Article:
Despite a week of Asian holidays, it was a surprising start to the week, with rates moving in some key areas, although some moves were attributed to draft issues and rising bunker values. On the West Australia/China run rates for Dampier cargoes dropped under $8.00 the week before, jumping to $8.50 by Monday and near the mid $9.00s mid-week, although drafts played a part. The bubble was brief, with rates finishing the week near the mid $8.00s. Timecharter rates saw a brief hiatus, with well-described ships fixed near the mid $20,000s daily for Australian rounds. Brazil trading mainly remained uneventful despite largely unfounded rumours of Vale fixing from four to a dozen ships for Tubarao/Qingdao runs and rates still struggling to hold around $21.00. Activity in the North Atlantic again was patchy, although an eco 180,000dwt delivery Gibraltar spot, apparently for a week, fixed a US East coast round at $19,000, with Gibraltar redelivery. Transatlantic trades were scarce and voyage business fixed showed low returns when calculated on timecharter basis.
Last week defied expectation, with a long holiday in China many expected a slow week with little excitement. Monday was slow with others also away, but as the week progressed, both activity and rates increased. South America continued to soak up the ballasters and ships open India and South-East Asia on the forward positions. A modern Kamsarmax fixed at $16,800 from Surabaya, whilst the North Atlantic saw continued robust enquiry with a well-described Imabari Kamsarmax fixed from the Continent at $17,000 for a round voyage. The Pacific was underpinned by consistent volume from Australia and Indonesia into India and a lack of the larger Post Panamax units. This resulted in a large Oshima Kamsarmax being fixed at $18,000 basis Taiwan. Charterers had been forced to take tonnage from more northerly positions, and this also increased the period interest aided by earlier firmer Cape rates and improved FFA prices.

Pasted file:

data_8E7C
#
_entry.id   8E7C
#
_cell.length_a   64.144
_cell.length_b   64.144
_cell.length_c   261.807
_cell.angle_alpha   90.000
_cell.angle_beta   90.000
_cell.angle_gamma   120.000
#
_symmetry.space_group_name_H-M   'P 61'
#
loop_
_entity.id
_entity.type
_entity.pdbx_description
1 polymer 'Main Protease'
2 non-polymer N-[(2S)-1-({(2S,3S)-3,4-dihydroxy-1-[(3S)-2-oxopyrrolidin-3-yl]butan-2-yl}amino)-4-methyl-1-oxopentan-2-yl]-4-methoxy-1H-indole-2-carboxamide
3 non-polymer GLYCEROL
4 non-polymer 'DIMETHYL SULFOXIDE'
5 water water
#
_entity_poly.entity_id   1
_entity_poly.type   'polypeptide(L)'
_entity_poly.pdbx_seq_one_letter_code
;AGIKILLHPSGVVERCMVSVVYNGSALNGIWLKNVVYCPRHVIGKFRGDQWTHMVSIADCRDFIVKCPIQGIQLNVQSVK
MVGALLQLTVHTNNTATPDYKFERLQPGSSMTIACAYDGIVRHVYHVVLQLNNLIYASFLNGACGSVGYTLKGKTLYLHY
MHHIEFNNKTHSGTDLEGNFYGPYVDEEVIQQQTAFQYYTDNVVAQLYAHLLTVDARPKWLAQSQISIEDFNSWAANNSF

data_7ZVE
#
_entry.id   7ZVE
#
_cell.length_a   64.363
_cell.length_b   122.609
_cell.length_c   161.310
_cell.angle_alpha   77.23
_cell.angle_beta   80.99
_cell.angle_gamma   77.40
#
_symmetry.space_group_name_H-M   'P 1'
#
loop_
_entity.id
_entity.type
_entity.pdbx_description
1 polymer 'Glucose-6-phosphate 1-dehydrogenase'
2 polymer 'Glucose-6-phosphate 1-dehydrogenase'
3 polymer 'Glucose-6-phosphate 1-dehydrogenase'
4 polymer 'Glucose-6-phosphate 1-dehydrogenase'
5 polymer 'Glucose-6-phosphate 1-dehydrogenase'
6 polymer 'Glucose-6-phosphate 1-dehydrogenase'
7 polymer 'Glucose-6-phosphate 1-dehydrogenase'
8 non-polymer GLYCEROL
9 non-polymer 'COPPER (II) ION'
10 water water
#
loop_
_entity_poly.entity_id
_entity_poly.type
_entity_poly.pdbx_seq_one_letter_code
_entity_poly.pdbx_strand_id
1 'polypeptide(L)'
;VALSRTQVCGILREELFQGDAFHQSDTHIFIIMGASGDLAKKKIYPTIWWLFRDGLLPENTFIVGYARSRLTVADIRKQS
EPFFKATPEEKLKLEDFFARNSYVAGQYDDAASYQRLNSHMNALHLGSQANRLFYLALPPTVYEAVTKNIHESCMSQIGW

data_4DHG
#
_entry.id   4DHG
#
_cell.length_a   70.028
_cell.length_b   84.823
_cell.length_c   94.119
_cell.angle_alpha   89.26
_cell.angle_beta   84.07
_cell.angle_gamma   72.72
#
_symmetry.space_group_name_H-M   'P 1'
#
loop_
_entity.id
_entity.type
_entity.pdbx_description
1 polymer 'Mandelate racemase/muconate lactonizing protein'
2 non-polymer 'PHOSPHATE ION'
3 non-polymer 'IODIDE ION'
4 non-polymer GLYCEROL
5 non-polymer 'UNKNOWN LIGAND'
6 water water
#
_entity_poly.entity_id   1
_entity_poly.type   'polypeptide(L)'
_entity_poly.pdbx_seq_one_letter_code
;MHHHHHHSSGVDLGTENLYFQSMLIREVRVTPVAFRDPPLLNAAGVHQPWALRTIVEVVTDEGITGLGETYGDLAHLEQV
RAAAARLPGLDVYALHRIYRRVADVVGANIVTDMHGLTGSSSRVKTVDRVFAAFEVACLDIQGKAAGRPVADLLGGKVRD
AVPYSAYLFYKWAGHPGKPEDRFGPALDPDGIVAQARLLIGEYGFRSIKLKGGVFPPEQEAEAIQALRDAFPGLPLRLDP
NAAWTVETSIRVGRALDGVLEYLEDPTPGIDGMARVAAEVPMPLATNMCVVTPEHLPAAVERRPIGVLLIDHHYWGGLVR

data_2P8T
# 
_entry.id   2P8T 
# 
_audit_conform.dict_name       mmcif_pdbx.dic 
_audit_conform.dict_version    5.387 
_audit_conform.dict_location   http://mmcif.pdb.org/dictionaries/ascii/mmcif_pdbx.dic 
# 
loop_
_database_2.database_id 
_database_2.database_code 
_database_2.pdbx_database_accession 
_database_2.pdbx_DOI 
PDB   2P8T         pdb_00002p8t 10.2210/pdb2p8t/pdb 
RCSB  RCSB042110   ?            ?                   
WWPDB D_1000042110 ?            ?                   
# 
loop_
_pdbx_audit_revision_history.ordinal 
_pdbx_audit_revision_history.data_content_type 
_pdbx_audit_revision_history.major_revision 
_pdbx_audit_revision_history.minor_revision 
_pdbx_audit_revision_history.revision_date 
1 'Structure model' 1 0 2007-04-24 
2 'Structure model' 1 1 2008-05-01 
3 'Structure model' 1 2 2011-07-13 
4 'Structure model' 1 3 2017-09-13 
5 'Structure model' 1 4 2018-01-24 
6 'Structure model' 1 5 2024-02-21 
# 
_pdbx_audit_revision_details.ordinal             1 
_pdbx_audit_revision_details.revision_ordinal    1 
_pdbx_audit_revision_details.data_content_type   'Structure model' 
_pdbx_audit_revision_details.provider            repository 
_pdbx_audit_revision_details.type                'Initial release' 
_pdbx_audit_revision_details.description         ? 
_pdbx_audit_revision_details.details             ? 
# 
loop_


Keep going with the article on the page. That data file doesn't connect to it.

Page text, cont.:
Despite widespread holidays mainly affecting the Asian market, generally rates remained firm. Period activity was steady with a 61,400dwt fixing in the mid $15,000s for four to six months trading delivery Indian Ocean. The Atlantic saw increased demand from key areas, such as East coast South America where rates for Ultramaxes were trading at around $20,000 for trans-Atlantic trips. The East Mediterranean also remained firm for fronthaul, with rates hovering again in the low $20,000s, depending on the vessels specifications, basis delivery Canakkale. The US Gulf remained positional, brokers said. Demand was seen for Indonesian coal business with a 52,000dwt open Cigading booked at $12,000 for a trip to Bangladesh. Brokers said that the North Asian sector was slow with limited fresh enquiry. There was stronger activity from the Indian Ocean, with a 61,300dwt fixing delivery South Africa, redelivery Arabian Gulf-West coast India, in the mid $13,000s plus mid $300,000s ballast bonus.
Continuing the positive trend from September, the BHSI climbed throughout the week despite the holidays in Asia and Germany. The US Gulf market remained firm, with trans-Atlantic trips from the Gulf fixed largely on the bigger-sized handy vessels, and the gap between the 38,000dwt and 28,000dwt index vessels widened. From the US East coast, a 27,000dwt was booked to move wood pellets to Italy at $11,000 and a 28,000dwt did a similar run with grain at $12,000 mid-week. A 37,000dwt open Barranquilla fixed for a trip to Norway at $12,750. A 38,000dwt went from East coast South America to the Mediterranean at around $15,000. A 34,000dwt open Dakar was booked for a run via Takoradi to Riga at $12,000. From the Black Sea, a couple of fixtures were reportedly done around $14,000, with redelivery Continent or the Mediterranean. Little activity came to light from the Pacific this week. There was a talk of a 28,000dwt delivery Persian Gulf fixed on subjects for a trip to the Far East but no further details confirmed.
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Source: The Baltic Briefing